Of course I don't know what precipitated WAKWIB's situation, but many times problems like this pop up when new CO leaders are confronted with a problem in their unit. "What do yo mean they're on our insurance?" "What do you mean they're operating under our tax ID number?" I don't think, and I certainly hope no DE or new unit organizer would intentionally mislead a potential new IH, but human nature is to soft-sell the risk in any venture. The technicalities of the CO relationship is fairly deep in the program. Even trained leaders may have heard that the CO "owns" the unit, but unless they've worked through a problem, tried to open a bank account or document a 501©3 status, I doubt most rank and file Scouters have thought much about it.


One thing to note is there seems to regional differences in COs across the country. In the south, it is rare of an organization other than a church to sponsor a unit. I think it generally relates to facilities. It is very rare that social or community groups other than churches in the south have facilities like those in the northern areas. And because of the Bible Belt's traditional tight controls on alcohol sales, the many civic club facilities are defacto private bars. Our local VFW hut is really just a big party room with a bar in one end and not really suitable for Scouting. These clubs also tend to keep odd hours, with the bar open for members instead of just for their weekly meeting. I know of only one pack in our immediate area not chartered to a troop. It is chartered to a civic club which has no facilities of its own, so the pack meets at a church. Most folks just assume the pack is sponsored by the church anyway.


And certainly some denominations, like LDS and Methodists, have very strong insitutional ties to Scouting. Their sheer numbers give them particular sway at national. During the heat of the BSA v. Dale debate, our Scout Executive's standard stump speech ended with the line "Scouting's values are not for sale!" I always chuckled to my self that they're not for sale because we've already sold them. You just have to understand that the coin of the relm is in members and units, not dollars.


(And please, I don't intend that as a knock on the LDS, Methodists or anyone else. Neither am I trying to open a debate about BSA selling out. It's is only an observation regarding where the power lies within the organization.)

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Eagle92, do you have a reference for that? I -- like OGE -- have only ever seen POR used in reference to Scout positions for advancement purposes. Adults DO have positions, sometimes with responsibility, but I have never heard the term POR used with adult positions in my 20+ years of being an adult Scouter.

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The reality of CO's is that most are nothing more than signatures on paper with no involvement in the unit, yes there are rare exceptions, but for the most part if any serious problem occurred with the unit the CO would drop them faster than you can say CO.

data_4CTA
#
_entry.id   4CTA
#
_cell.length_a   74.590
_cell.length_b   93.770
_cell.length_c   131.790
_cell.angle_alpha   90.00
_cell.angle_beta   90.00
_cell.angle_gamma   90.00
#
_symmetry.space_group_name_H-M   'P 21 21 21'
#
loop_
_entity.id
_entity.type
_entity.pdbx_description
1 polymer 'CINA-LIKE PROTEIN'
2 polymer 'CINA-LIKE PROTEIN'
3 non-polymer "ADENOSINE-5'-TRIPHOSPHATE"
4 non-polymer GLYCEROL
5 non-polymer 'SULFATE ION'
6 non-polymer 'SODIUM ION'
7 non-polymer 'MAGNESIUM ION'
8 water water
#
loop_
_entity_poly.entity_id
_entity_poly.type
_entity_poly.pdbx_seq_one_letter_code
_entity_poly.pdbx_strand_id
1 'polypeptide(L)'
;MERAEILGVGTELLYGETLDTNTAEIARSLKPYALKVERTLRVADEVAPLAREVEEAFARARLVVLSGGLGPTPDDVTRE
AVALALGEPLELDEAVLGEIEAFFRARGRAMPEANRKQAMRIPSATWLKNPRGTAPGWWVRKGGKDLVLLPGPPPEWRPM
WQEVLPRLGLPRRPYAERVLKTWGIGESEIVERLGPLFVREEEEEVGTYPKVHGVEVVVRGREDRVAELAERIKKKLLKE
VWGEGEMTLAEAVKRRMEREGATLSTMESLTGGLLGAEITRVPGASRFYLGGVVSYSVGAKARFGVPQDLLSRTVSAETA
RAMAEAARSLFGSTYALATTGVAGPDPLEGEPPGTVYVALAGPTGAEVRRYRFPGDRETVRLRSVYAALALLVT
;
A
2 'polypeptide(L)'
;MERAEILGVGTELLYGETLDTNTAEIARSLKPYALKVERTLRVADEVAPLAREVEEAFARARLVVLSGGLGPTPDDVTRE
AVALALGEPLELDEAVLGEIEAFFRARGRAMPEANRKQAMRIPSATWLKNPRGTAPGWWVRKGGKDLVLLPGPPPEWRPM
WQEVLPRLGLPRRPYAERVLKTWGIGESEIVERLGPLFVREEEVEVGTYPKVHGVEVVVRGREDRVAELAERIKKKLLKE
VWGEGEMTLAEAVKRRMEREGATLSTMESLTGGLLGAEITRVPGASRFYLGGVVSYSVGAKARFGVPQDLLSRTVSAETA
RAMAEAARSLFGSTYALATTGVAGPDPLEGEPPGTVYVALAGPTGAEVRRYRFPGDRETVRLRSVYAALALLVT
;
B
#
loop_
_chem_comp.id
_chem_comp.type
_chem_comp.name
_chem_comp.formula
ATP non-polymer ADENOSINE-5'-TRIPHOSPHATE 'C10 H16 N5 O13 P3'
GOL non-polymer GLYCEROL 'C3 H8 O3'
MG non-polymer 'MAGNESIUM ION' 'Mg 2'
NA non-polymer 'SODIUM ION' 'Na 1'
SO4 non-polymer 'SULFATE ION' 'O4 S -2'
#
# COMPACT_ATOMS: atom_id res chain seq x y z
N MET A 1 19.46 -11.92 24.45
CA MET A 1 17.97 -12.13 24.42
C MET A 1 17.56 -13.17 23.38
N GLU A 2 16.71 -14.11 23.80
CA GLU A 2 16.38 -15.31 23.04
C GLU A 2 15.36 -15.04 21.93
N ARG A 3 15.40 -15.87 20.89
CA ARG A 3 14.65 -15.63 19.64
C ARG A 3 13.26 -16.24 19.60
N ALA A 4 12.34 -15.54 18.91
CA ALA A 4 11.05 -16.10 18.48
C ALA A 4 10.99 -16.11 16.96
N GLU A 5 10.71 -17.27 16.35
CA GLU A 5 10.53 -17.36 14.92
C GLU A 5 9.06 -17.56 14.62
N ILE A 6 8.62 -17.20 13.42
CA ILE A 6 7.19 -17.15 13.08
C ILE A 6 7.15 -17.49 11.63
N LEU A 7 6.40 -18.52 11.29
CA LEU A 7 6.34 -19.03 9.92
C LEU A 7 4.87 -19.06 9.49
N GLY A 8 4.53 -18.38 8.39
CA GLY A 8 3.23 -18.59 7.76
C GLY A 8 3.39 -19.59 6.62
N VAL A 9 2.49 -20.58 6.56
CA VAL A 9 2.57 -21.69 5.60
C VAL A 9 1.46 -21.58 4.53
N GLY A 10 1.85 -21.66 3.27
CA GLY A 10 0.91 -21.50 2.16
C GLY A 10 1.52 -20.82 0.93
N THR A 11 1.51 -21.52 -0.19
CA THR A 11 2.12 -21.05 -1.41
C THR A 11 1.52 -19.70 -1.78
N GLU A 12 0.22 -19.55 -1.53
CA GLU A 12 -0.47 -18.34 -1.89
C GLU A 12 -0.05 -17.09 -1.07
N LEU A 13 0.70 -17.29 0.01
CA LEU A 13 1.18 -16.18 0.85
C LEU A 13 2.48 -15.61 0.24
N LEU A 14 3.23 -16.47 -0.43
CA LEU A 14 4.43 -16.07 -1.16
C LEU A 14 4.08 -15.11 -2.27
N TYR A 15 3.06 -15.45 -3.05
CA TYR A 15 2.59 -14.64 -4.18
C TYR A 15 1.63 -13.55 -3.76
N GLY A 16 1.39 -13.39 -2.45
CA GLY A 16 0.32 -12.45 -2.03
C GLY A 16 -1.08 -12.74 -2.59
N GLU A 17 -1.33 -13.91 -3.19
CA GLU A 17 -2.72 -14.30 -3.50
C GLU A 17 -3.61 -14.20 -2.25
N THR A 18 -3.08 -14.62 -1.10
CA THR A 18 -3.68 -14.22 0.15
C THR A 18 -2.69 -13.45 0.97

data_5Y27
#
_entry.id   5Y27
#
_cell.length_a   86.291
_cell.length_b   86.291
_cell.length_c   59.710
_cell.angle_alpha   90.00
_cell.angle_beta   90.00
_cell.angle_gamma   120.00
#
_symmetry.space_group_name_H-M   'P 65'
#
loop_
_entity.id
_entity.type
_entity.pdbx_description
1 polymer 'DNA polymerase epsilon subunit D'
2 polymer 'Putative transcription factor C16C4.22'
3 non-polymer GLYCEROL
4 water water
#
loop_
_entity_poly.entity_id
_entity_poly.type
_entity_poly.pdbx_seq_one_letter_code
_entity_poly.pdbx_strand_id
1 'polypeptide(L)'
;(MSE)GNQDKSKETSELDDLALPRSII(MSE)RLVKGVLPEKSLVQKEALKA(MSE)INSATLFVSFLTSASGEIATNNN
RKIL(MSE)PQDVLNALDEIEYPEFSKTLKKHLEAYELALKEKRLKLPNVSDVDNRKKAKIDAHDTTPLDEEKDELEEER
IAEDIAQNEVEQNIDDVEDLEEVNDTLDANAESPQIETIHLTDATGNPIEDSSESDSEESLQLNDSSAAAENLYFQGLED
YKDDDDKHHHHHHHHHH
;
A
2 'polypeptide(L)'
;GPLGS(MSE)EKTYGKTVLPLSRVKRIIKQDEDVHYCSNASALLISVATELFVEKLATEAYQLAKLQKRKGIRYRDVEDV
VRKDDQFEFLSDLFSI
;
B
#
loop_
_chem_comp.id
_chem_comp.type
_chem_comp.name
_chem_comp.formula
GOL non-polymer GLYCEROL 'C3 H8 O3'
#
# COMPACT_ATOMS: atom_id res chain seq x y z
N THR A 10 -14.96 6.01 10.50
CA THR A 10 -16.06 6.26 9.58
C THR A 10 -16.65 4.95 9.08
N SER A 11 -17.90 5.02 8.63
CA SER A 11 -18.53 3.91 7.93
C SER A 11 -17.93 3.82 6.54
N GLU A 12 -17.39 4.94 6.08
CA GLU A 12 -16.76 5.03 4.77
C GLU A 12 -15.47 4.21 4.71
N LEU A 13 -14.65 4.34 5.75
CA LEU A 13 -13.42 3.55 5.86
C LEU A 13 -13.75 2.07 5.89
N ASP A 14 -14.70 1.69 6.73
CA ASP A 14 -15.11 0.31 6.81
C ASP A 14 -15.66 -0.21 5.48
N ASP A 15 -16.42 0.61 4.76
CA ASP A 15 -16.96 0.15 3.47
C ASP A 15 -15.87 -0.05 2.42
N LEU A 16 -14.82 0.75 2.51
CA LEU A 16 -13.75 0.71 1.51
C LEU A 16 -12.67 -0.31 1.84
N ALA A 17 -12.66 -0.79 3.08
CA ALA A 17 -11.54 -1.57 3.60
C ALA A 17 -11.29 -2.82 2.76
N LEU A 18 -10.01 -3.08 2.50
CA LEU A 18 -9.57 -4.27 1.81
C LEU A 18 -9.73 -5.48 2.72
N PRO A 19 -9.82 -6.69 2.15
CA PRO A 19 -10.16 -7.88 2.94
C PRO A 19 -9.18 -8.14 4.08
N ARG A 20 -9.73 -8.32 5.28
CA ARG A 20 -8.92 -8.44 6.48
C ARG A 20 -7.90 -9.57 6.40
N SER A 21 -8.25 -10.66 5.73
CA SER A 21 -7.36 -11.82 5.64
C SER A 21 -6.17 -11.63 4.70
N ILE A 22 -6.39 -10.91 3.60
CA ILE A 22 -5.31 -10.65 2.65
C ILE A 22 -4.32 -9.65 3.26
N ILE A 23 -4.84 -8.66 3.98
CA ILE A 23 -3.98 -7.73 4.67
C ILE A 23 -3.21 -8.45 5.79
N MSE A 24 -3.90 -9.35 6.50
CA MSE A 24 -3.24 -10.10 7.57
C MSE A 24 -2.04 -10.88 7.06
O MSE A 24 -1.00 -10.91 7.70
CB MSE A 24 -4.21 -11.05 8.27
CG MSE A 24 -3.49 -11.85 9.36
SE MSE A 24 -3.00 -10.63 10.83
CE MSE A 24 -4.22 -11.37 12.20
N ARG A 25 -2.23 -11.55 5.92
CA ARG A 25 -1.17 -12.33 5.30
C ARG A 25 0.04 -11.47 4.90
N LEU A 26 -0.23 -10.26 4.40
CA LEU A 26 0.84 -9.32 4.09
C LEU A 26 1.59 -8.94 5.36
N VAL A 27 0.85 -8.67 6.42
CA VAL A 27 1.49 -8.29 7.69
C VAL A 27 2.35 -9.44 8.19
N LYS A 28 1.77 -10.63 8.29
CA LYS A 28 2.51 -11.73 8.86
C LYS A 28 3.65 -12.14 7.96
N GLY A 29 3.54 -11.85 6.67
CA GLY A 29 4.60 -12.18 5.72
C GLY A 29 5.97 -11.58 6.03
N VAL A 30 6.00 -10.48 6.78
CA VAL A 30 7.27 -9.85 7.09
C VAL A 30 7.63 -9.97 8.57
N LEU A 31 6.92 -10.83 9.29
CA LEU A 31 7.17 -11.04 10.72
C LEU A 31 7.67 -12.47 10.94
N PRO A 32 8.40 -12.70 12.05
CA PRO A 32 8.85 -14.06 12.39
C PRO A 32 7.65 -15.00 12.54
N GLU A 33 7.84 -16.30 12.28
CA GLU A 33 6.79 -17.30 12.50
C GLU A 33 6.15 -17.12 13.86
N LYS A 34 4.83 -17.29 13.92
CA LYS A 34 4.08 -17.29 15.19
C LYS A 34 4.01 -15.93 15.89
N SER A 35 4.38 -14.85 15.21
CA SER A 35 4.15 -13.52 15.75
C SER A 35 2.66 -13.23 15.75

As far as the COR's going to training or council board meetings regularly, or even once, that has not been successful for the past century in spite of numerous appeals, and I doubt it will be any more successful in the next one. Why, because the bottom line is that almost all CO's do not feel they are part of the BSA, and really don't want to be. As far church CO's are concerned as soon as you get a new pastor who feels the scouting unit is getting in the way of church activities they drop them with little notice. I have seen this first hand as both a DE and a volunteer leader happen time and time again. This is the reality of the BSA organization today, and no matter what ideas or enticements you all come up with that reality is not going to change.


If the BSA made training of the IH and COR mandatory in order to charter a unit you watch how fast the CO's would drop their scout units. The BSA views the CO as the risk taker to remove the BSA from liability problems, nothing more, and that is not a very good starting point to establish a relationship is it.

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Eamonn, always with a discussion starter.

I agree with 2cubdad and BadenP. There are three basic types of CO's in my experience:

** the CO of convenience: gimme the charter to sign, have fun see you next year g'bye. We had a local hospital like that, and a local hardware store.(HW store owner loves Scouting).

** the CO that needs the Scout model for it's own purposes: LDS and some other Faiths, and other organizations.

** the CO that WANTS Scouting to flourish and will do almost anything organizationally to promote it: the church pastor was an Eagle/SM/Philmont Ranger, etc. The VFW post or Am. Legion sees Scouting as a mission to American youth.

We had a group of parents at a local elementary school get together and organize a Cub Pack (15 kids!) without the benefit of a CO, and THEN start the search for a CO! They had everything but a Pack flag (DE gave them a "provisional" Pack number). We could not find a local org to take that role.

Many were the organizations that said, " gee we love Scouting, but..." (we don't have the money,the space, afraid of the responsibility, don't know that much about it, don't want to take on anything we can't participate in 'cause of time constraints, etc. ) and ultimately, if there isn't some love of Scouting somewhere in the CO, it ain't gonna work. This lonesome Pack eventually got an Am. Leg. some distance away to be their "CO of Convenience". They meet in the school's MP room.